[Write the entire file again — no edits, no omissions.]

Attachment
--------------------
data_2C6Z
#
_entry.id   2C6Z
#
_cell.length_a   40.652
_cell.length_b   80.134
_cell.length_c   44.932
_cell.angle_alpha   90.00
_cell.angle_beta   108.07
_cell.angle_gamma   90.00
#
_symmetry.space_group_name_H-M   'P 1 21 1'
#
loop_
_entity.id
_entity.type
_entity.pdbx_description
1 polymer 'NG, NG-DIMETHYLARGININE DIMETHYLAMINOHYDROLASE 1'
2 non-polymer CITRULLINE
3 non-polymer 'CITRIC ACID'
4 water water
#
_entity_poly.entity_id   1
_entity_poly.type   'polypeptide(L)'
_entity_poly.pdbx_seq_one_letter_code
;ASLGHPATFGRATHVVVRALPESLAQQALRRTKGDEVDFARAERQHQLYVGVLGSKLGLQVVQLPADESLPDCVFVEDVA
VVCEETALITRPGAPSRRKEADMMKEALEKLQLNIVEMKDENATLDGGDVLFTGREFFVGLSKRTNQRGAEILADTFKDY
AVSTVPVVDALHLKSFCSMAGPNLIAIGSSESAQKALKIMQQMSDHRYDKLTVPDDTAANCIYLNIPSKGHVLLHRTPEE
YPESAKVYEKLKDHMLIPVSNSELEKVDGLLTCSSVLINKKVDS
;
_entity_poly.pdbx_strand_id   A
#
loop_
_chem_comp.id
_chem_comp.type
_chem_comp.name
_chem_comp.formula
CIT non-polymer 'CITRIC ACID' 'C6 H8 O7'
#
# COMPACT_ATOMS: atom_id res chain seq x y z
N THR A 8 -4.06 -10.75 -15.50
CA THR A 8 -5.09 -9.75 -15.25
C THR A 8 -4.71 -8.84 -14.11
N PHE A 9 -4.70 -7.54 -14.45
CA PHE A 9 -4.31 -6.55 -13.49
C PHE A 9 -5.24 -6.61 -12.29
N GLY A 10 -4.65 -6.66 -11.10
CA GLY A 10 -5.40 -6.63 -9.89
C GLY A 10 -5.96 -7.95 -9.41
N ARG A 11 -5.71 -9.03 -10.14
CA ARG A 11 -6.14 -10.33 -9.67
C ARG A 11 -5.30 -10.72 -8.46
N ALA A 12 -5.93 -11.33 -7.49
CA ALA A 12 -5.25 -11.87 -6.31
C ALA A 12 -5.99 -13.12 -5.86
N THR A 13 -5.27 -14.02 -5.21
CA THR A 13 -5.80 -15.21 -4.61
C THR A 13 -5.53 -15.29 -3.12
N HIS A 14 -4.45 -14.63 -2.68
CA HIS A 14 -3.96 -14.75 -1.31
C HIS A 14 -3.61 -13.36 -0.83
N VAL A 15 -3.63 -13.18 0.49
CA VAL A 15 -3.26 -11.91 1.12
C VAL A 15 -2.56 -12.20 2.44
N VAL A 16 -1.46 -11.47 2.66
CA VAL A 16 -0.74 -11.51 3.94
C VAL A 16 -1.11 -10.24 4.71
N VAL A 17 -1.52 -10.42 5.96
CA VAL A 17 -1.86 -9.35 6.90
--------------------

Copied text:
data_2C6Z
#
_entry.id   2C6Z
#
_cell.length_a   40.652
_cell.length_b   80.134
_cell.length_c   44.932
_cell.angle_alpha   90.00
_cell.angle_beta   108.07
_cell.angle_gamma   90.00
#
_symmetry.space_group_name_H-M   'P 1 21 1'
#
loop_
_entity.id
_entity.type
_entity.pdbx_description
1 polymer 'NG, NG-DIMETHYLARGININE DIMETHYLAMINOHYDROLASE 1'
2 non-polymer CITRULLINE
3 non-polymer 'CITRIC ACID'
4 water water
#
_entity_poly.entity_id   1
_entity_poly.type   'polypeptide(L)'
_entity_poly.pdbx_seq_one_letter_code
;ASLGHPATFGRATHVVVRALPESLAQQALRRTKGDEVDFARAERQHQLYVGVLGSKLGLQVVQLPADESLPDCVFVEDVA
VVCEETALITRPGAPSRRKEADMMKEALEKLQLNIVEMKDENATLDGGDVLFTGREFFVGLSKRTNQRGAEILADTFKDY
AVSTVPVVDALHLKSFCSMAGPNLIAIGSSESAQKALKIMQQMSDHRYDKLTVPDDTAANCIYLNIPSKGHVLLHRTPEE
YPESAKVYEKLKDHMLIPVSNSELEKVDGLLTCSSVLINKKVDS
;
_entity_poly.pdbx_strand_id   A
#
loop_
_chem_comp.id
_chem_comp.type
_chem_comp.name
_chem_comp.formula
CIT non-polymer 'CITRIC ACID' 'C6 H8 O7'
#
# COMPACT_ATOMS: atom_id res chain seq x y z
N THR A 8 -4.06 -10.75 -15.50
CA THR A 8 -5.09 -9.75 -15.25
C THR A 8 -4.71 -8.84 -14.11
N PHE A 9 -4.70 -7.54 -14.45
CA PHE A 9 -4.31 -6.55 -13.49
C PHE A 9 -5.24 -6.61 -12.29
N GLY A 10 -4.65 -6.66 -11.10
CA GLY A 10 -5.40 -6.63 -9.89
C GLY A 10 -5.96 -7.95 -9.41
N ARG A 11 -5.71 -9.03 -10.14
CA ARG A 11 -6.14 -10.33 -9.67
C ARG A 11 -5.30 -10.72 -8.46
N ALA A 12 -5.93 -11.33 -7.49
CA ALA A 12 -5.25 -11.87 -6.31
C ALA A 12 -5.99 -13.12 -5.86
N THR A 13 -5.27 -14.02 -5.21
CA THR A 13 -5.80 -15.21 -4.61
C THR A 13 -5.53 -15.29 -3.12
N HIS A 14 -4.45 -14.63 -2.68
CA HIS A 14 -3.96 -14.75 -1.31
C HIS A 14 -3.61 -13.36 -0.83
N VAL A 15 -3.63 -13.18 0.49
CA VAL A 15 -3.26 -11.91 1.12
C VAL A 15 -2.56 -12.20 2.44
N VAL A 16 -1.46 -11.47 2.66
CA VAL A 16 -0.74 -11.51 3.94
C VAL A 16 -1.11 -10.24 4.71
N VAL A 17 -1.52 -10.42 5.96
CA VAL A 17 -1.86 -9.35 6.90